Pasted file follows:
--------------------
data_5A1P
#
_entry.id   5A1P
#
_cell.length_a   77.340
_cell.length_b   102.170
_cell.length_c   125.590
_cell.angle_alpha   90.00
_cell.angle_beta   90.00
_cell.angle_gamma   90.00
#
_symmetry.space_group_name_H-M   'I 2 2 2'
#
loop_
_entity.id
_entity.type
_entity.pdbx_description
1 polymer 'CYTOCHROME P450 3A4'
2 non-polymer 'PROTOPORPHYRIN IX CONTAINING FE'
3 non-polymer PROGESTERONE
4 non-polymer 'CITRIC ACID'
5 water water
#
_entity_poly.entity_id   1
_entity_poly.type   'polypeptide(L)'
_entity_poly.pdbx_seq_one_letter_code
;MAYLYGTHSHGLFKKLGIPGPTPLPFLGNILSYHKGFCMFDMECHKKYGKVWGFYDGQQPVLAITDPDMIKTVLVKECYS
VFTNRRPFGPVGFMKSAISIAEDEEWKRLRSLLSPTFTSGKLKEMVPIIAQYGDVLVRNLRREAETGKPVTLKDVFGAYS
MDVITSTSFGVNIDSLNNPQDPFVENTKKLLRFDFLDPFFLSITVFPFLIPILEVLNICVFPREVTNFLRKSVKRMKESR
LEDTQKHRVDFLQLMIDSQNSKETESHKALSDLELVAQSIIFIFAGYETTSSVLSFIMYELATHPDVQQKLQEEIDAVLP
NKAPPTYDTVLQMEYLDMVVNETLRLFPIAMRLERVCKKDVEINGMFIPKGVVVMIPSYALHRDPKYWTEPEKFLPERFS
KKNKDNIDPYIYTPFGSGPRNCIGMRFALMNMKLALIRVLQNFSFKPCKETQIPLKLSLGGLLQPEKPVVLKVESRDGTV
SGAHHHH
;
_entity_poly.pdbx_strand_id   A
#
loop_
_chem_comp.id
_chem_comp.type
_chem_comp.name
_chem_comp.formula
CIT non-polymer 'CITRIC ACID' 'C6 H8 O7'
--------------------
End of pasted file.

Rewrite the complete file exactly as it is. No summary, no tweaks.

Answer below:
data_5A1P
#
_entry.id   5A1P
#
_cell.length_a   77.340
_cell.length_b   102.170
_cell.length_c   125.590
_cell.angle_alpha   90.00
_cell.angle_beta   90.00
_cell.angle_gamma   90.00
#
_symmetry.space_group_name_H-M   'I 2 2 2'
#
loop_
_entity.id
_entity.type
_entity.pdbx_description
1 polymer 'CYTOCHROME P450 3A4'
2 non-polymer 'PROTOPORPHYRIN IX CONTAINING FE'
3 non-polymer PROGESTERONE
4 non-polymer 'CITRIC ACID'
5 water water
#
_entity_poly.entity_id   1
_entity_poly.type   'polypeptide(L)'
_entity_poly.pdbx_seq_one_letter_code
;MAYLYGTHSHGLFKKLGIPGPTPLPFLGNILSYHKGFCMFDMECHKKYGKVWGFYDGQQPVLAITDPDMIKTVLVKECYS
VFTNRRPFGPVGFMKSAISIAEDEEWKRLRSLLSPTFTSGKLKEMVPIIAQYGDVLVRNLRREAETGKPVTLKDVFGAYS
MDVITSTSFGVNIDSLNNPQDPFVENTKKLLRFDFLDPFFLSITVFPFLIPILEVLNICVFPREVTNFLRKSVKRMKESR
LEDTQKHRVDFLQLMIDSQNSKETESHKALSDLELVAQSIIFIFAGYETTSSVLSFIMYELATHPDVQQKLQEEIDAVLP
NKAPPTYDTVLQMEYLDMVVNETLRLFPIAMRLERVCKKDVEINGMFIPKGVVVMIPSYALHRDPKYWTEPEKFLPERFS
KKNKDNIDPYIYTPFGSGPRNCIGMRFALMNMKLALIRVLQNFSFKPCKETQIPLKLSLGGLLQPEKPVVLKVESRDGTV
SGAHHHH
;
_entity_poly.pdbx_strand_id   A
#
loop_
_chem_comp.id
_chem_comp.type
_chem_comp.name
_chem_comp.formula
CIT non-polymer 'CITRIC ACID' 'C6 H8 O7'